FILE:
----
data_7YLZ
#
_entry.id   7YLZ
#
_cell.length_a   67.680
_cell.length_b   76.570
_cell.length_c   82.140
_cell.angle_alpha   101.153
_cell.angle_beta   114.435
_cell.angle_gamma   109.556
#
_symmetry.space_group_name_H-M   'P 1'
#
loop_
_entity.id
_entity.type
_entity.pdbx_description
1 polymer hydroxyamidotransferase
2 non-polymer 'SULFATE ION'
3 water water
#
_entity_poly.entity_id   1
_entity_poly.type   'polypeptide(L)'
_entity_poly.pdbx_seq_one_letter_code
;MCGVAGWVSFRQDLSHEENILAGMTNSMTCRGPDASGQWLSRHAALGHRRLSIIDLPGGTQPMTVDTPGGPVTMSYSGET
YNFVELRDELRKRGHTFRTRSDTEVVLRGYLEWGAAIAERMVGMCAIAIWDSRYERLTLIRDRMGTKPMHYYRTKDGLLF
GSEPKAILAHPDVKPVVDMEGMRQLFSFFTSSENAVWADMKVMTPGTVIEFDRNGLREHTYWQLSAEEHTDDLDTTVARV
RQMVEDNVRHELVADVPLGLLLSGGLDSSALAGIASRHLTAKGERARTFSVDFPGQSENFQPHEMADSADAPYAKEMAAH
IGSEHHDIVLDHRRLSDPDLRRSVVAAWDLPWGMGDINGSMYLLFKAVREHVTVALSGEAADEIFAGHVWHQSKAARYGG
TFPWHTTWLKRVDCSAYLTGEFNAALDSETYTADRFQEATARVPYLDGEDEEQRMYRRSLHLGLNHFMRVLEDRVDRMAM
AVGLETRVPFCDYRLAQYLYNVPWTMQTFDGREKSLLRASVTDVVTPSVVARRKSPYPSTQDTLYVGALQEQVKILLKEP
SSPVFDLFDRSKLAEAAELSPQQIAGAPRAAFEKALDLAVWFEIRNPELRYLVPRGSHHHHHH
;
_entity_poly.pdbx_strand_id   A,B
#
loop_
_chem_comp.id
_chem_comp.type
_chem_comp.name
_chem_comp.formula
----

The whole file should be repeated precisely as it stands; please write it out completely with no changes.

data_7YLZ
#
_entry.id   7YLZ
#
_cell.length_a   67.680
_cell.length_b   76.570
_cell.length_c   82.140
_cell.angle_alpha   101.153
_cell.angle_beta   114.435
_cell.angle_gamma   109.556
#
_symmetry.space_group_name_H-M   'P 1'
#
loop_
_entity.id
_entity.type
_entity.pdbx_description
1 polymer hydroxyamidotransferase
2 non-polymer 'SULFATE ION'
3 water water
#
_entity_poly.entity_id   1
_entity_poly.type   'polypeptide(L)'
_entity_poly.pdbx_seq_one_letter_code
;MCGVAGWVSFRQDLSHEENILAGMTNSMTCRGPDASGQWLSRHAALGHRRLSIIDLPGGTQPMTVDTPGGPVTMSYSGET
YNFVELRDELRKRGHTFRTRSDTEVVLRGYLEWGAAIAERMVGMCAIAIWDSRYERLTLIRDRMGTKPMHYYRTKDGLLF
GSEPKAILAHPDVKPVVDMEGMRQLFSFFTSSENAVWADMKVMTPGTVIEFDRNGLREHTYWQLSAEEHTDDLDTTVARV
RQMVEDNVRHELVADVPLGLLLSGGLDSSALAGIASRHLTAKGERARTFSVDFPGQSENFQPHEMADSADAPYAKEMAAH
IGSEHHDIVLDHRRLSDPDLRRSVVAAWDLPWGMGDINGSMYLLFKAVREHVTVALSGEAADEIFAGHVWHQSKAARYGG
TFPWHTTWLKRVDCSAYLTGEFNAALDSETYTADRFQEATARVPYLDGEDEEQRMYRRSLHLGLNHFMRVLEDRVDRMAM
AVGLETRVPFCDYRLAQYLYNVPWTMQTFDGREKSLLRASVTDVVTPSVVARRKSPYPSTQDTLYVGALQEQVKILLKEP
SSPVFDLFDRSKLAEAAELSPQQIAGAPRAAFEKALDLAVWFEIRNPELRYLVPRGSHHHHHH
;
_entity_poly.pdbx_strand_id   A,B
#
loop_
_chem_comp.id
_chem_comp.type
_chem_comp.name
_chem_comp.formula